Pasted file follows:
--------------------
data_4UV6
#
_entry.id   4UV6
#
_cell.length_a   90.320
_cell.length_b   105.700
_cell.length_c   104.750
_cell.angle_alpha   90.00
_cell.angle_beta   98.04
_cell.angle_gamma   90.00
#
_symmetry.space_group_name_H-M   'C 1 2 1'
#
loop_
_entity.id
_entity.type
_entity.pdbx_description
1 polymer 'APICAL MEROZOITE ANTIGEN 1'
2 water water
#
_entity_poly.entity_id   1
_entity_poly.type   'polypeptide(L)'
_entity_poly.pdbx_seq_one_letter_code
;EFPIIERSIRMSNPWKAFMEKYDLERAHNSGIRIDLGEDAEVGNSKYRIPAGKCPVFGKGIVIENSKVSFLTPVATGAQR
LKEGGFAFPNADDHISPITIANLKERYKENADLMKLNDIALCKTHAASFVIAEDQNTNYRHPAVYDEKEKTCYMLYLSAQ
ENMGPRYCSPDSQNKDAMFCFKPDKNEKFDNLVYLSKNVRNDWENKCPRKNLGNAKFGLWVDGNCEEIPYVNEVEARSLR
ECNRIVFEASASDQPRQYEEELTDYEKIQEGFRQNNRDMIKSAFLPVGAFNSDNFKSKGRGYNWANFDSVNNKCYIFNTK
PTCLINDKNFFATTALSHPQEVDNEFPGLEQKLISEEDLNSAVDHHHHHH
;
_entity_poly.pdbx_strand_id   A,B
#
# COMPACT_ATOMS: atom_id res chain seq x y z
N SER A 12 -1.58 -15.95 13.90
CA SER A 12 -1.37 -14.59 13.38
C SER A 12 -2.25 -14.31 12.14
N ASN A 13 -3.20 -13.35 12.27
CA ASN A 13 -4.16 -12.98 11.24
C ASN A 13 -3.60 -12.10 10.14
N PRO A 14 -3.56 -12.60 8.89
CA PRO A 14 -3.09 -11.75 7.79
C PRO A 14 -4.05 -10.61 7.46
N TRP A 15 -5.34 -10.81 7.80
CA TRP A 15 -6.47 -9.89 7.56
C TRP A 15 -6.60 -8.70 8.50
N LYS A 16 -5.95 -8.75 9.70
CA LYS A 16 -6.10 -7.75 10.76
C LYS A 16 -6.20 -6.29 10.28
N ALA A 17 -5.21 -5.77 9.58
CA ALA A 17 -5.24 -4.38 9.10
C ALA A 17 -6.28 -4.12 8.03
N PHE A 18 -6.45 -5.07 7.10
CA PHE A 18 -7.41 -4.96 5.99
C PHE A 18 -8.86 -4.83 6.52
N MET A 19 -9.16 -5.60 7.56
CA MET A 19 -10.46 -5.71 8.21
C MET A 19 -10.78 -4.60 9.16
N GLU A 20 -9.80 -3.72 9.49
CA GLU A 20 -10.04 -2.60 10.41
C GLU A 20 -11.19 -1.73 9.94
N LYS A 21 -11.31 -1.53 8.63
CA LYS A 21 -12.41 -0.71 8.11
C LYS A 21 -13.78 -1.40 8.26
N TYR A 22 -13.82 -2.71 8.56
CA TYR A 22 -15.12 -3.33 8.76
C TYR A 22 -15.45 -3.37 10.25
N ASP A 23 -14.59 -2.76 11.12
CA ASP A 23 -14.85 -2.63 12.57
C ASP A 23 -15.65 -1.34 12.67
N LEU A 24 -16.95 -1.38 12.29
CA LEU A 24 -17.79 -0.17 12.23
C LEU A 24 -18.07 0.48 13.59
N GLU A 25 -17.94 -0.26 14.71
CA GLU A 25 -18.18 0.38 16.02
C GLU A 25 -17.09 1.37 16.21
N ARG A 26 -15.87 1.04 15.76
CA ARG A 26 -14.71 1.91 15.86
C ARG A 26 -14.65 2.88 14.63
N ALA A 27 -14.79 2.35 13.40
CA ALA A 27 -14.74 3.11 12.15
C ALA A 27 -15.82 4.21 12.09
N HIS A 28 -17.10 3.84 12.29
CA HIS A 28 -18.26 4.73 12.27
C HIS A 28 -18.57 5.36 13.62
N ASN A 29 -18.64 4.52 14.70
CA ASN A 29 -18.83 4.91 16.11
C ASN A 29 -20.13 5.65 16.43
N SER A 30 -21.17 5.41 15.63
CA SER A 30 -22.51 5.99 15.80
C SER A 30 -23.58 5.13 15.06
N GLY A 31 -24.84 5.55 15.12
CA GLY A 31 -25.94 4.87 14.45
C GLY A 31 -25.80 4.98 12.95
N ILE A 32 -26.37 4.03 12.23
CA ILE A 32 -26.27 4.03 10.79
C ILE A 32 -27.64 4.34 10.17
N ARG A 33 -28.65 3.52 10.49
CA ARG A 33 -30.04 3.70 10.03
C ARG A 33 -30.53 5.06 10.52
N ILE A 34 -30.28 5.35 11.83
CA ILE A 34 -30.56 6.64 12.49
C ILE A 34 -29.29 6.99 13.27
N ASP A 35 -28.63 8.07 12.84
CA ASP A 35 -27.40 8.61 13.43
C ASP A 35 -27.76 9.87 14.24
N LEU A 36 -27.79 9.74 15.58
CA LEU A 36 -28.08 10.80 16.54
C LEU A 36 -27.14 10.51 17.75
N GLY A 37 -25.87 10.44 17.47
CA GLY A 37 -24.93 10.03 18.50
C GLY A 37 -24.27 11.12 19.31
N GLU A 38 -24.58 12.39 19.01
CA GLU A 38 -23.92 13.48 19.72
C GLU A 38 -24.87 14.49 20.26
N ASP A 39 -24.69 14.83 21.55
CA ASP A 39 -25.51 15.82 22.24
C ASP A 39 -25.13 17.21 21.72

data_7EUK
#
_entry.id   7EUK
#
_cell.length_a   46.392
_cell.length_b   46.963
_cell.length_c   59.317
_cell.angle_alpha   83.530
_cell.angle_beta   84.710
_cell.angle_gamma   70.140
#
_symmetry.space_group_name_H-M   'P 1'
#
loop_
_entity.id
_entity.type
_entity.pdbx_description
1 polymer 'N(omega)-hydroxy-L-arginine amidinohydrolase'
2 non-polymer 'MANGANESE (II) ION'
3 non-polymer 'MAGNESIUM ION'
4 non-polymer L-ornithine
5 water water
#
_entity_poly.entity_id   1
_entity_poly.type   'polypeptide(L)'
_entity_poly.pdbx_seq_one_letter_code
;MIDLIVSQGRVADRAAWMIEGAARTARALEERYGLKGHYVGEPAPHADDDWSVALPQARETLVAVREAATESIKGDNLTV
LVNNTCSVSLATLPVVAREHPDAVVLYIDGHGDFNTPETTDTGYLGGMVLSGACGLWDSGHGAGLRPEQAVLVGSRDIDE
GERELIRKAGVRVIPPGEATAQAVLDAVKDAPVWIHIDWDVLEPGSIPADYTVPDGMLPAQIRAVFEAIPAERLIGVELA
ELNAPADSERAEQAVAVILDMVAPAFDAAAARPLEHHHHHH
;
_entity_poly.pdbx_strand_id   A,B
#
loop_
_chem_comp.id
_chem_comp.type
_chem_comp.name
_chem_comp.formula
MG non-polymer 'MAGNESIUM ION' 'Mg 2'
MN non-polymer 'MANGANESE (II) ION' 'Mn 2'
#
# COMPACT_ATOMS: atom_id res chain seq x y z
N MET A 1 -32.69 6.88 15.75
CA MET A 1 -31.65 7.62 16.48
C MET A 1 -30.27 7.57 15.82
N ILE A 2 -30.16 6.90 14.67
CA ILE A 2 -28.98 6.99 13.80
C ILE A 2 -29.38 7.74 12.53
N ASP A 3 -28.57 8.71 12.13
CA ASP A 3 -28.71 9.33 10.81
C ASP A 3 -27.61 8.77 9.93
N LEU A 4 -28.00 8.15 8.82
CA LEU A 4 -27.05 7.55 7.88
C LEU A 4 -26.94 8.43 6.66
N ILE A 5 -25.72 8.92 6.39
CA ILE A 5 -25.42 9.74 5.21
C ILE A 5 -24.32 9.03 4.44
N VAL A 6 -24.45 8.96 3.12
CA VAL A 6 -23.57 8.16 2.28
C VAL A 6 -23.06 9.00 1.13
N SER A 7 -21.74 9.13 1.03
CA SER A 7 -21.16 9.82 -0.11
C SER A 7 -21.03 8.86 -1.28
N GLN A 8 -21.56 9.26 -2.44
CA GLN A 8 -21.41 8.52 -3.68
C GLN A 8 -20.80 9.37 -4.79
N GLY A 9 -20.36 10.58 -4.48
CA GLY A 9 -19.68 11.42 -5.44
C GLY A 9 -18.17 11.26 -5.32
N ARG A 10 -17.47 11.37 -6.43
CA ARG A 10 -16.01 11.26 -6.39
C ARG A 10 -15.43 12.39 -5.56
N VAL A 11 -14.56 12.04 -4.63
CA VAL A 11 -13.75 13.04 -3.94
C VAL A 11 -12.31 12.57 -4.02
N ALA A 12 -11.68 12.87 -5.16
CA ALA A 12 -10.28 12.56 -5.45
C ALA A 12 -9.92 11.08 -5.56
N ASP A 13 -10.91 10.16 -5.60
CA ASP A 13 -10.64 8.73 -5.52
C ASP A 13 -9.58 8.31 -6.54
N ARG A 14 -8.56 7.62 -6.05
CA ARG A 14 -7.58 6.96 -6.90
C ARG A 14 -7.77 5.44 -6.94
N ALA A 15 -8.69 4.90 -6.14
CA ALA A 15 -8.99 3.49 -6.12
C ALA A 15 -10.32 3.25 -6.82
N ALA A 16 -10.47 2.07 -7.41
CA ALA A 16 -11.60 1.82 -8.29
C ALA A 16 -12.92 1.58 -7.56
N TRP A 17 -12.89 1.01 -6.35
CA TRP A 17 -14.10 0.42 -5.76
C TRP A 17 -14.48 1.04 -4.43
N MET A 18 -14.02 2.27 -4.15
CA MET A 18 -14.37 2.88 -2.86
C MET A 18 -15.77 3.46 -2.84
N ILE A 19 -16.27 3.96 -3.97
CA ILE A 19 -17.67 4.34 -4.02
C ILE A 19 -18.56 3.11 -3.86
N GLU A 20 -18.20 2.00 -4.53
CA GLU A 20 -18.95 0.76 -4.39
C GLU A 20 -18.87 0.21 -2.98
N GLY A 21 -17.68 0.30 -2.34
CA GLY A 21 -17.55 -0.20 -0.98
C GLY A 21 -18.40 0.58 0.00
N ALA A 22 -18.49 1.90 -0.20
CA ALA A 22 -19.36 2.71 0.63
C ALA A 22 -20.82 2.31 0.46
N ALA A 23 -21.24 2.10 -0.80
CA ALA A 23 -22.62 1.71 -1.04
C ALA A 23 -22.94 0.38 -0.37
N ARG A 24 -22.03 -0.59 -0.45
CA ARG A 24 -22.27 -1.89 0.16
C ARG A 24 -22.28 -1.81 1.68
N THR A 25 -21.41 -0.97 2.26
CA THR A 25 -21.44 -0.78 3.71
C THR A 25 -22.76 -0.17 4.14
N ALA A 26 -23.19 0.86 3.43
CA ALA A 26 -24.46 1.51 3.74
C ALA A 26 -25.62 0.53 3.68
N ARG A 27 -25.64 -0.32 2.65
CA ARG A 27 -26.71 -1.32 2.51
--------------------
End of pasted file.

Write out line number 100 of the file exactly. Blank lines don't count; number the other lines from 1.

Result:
CA ILE A 34 -30.56 6.64 12.49